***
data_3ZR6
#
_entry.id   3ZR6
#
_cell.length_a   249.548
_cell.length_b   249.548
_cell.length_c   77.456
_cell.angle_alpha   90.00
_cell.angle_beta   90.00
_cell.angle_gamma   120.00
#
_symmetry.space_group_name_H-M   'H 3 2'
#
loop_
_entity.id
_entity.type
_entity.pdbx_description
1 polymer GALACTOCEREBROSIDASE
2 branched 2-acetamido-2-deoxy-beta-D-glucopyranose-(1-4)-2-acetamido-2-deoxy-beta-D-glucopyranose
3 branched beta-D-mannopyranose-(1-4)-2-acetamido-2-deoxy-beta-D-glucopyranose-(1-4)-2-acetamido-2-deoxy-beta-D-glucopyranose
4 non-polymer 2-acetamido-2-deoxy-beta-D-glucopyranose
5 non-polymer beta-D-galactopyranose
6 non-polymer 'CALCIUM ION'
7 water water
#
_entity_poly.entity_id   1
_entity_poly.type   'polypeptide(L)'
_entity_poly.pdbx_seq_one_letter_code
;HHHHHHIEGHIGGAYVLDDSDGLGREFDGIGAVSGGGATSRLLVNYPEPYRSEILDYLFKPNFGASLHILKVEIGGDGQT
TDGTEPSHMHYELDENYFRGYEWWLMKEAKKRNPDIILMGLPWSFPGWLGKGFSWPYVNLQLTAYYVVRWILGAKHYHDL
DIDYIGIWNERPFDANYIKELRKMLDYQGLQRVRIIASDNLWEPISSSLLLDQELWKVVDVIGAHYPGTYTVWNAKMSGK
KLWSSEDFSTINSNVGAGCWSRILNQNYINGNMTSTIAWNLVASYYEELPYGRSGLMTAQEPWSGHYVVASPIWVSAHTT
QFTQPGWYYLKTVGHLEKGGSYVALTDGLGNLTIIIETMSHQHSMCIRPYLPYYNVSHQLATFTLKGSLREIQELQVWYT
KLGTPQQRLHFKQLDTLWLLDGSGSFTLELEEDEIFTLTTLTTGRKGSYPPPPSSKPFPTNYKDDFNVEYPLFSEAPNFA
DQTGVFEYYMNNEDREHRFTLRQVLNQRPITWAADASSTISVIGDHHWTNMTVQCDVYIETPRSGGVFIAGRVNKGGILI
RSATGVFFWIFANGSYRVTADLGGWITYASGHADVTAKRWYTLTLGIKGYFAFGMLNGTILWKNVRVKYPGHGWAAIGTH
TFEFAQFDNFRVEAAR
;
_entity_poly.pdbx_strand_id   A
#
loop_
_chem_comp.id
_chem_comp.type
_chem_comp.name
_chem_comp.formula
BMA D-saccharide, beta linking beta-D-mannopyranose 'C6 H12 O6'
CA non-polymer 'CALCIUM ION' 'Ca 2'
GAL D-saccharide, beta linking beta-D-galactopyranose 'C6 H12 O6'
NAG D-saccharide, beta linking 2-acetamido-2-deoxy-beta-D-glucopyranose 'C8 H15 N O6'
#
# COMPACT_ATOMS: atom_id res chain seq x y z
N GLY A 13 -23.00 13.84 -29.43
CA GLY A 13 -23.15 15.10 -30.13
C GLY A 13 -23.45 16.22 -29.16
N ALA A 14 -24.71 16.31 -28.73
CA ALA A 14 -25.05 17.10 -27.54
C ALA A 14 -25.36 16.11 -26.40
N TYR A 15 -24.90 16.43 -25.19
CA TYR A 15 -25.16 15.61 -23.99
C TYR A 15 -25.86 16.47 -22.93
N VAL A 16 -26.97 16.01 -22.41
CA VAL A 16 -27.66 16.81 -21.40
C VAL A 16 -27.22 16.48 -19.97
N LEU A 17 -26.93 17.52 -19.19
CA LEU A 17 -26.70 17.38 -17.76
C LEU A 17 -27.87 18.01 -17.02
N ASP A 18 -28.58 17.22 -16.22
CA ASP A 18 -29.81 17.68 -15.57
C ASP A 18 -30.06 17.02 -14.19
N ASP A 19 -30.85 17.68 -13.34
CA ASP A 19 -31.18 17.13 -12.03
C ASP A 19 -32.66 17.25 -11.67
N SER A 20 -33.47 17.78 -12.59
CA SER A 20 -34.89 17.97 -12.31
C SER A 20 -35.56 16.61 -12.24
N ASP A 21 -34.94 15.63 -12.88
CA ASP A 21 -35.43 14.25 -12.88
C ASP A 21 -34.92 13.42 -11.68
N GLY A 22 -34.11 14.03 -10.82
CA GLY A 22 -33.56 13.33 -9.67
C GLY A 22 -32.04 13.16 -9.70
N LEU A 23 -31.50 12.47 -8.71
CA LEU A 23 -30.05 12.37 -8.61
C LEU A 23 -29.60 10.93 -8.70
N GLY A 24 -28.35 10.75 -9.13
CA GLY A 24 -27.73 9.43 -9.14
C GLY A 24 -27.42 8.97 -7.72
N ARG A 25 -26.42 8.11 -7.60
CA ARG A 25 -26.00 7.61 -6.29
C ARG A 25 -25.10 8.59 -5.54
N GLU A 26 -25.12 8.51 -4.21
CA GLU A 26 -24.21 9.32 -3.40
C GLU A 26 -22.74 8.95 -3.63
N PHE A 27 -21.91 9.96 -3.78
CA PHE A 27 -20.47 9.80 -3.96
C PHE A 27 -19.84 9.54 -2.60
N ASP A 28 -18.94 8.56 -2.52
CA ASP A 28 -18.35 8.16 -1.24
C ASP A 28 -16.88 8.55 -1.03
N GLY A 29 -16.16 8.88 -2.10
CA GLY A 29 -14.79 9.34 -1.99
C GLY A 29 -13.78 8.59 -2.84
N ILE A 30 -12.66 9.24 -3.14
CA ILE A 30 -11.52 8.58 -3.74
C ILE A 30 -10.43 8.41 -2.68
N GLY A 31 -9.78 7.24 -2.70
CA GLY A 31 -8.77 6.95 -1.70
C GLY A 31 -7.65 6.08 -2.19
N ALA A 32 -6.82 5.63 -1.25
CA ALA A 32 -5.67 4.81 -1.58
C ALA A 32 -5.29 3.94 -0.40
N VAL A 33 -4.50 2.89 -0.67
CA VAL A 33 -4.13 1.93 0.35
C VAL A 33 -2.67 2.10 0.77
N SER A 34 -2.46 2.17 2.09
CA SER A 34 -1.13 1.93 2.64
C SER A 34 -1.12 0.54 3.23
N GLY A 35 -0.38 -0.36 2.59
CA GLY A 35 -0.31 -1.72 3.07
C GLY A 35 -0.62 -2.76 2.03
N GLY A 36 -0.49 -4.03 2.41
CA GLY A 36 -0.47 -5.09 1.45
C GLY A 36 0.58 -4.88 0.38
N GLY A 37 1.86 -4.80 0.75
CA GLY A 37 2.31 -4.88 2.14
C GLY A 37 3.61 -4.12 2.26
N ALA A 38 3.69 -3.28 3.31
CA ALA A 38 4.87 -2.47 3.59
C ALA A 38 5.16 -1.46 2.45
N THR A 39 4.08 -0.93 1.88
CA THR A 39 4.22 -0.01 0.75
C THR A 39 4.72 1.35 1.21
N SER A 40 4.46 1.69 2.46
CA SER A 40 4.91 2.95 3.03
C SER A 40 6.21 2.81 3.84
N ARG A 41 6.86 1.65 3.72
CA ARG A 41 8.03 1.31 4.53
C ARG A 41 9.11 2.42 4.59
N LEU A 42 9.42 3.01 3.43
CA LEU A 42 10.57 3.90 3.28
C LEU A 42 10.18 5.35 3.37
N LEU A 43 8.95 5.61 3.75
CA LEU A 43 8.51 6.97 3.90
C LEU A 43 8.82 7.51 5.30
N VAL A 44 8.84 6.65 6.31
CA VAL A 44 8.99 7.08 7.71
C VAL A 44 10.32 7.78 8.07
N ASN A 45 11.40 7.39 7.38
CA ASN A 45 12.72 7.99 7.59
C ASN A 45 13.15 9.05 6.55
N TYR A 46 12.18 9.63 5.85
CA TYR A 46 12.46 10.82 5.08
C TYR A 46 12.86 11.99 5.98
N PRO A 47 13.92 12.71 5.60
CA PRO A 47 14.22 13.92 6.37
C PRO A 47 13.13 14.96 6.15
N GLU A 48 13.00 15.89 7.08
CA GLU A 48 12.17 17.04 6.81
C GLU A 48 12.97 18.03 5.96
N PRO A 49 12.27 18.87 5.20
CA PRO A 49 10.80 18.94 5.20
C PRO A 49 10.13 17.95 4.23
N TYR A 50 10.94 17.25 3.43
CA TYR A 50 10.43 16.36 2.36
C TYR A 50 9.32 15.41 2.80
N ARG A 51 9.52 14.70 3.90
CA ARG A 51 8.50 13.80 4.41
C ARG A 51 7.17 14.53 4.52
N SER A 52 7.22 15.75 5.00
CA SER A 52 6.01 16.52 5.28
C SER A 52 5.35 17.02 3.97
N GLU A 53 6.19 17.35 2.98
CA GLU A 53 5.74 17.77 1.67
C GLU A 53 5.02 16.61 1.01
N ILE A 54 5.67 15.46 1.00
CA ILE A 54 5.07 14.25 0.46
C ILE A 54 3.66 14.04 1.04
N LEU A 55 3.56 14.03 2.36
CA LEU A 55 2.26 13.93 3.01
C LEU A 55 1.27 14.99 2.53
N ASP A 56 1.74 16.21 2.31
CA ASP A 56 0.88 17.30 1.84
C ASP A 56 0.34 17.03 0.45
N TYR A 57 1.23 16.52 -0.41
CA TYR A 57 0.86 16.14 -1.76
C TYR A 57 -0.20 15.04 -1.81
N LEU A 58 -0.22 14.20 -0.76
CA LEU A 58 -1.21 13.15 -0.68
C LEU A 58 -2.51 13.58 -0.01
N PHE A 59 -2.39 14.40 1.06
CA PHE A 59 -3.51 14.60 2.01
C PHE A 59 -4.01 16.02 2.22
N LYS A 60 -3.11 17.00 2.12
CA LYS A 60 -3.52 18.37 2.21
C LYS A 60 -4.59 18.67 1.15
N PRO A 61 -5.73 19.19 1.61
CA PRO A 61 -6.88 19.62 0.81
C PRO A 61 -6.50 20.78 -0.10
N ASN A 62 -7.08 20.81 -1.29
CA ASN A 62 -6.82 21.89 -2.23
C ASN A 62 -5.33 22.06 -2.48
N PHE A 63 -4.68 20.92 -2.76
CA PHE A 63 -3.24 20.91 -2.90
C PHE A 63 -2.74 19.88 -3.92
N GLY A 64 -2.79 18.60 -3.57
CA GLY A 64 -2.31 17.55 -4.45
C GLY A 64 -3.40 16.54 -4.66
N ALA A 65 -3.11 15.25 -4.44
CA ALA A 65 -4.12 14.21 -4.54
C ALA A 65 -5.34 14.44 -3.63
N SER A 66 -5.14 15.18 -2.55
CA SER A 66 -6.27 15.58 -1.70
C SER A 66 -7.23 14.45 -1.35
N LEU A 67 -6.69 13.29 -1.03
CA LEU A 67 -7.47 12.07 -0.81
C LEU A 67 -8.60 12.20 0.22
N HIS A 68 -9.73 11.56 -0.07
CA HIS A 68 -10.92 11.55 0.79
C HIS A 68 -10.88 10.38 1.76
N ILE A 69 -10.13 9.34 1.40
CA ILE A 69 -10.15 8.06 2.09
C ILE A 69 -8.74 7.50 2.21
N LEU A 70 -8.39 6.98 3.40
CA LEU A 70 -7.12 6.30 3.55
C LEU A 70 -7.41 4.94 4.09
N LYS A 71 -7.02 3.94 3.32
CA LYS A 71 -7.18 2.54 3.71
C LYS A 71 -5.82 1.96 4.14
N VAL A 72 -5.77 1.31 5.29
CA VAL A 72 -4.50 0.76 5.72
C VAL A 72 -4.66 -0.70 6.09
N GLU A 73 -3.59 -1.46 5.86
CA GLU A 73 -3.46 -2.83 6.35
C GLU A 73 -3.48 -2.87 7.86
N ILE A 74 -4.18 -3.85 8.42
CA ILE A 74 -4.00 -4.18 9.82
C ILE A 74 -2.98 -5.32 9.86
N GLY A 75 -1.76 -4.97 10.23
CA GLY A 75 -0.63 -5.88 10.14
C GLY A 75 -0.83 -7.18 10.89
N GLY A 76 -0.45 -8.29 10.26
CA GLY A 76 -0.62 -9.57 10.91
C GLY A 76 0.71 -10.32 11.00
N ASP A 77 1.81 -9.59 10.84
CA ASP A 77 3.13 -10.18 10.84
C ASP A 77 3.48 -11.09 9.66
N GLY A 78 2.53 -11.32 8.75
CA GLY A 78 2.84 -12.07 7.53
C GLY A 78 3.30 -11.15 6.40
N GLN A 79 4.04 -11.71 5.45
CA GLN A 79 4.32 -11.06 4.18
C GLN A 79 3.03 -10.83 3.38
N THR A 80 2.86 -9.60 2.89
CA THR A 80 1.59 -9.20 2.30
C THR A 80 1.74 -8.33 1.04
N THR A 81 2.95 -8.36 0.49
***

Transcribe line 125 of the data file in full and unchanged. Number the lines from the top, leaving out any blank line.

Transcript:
CA GLY A 37 2.31 -4.88 2.14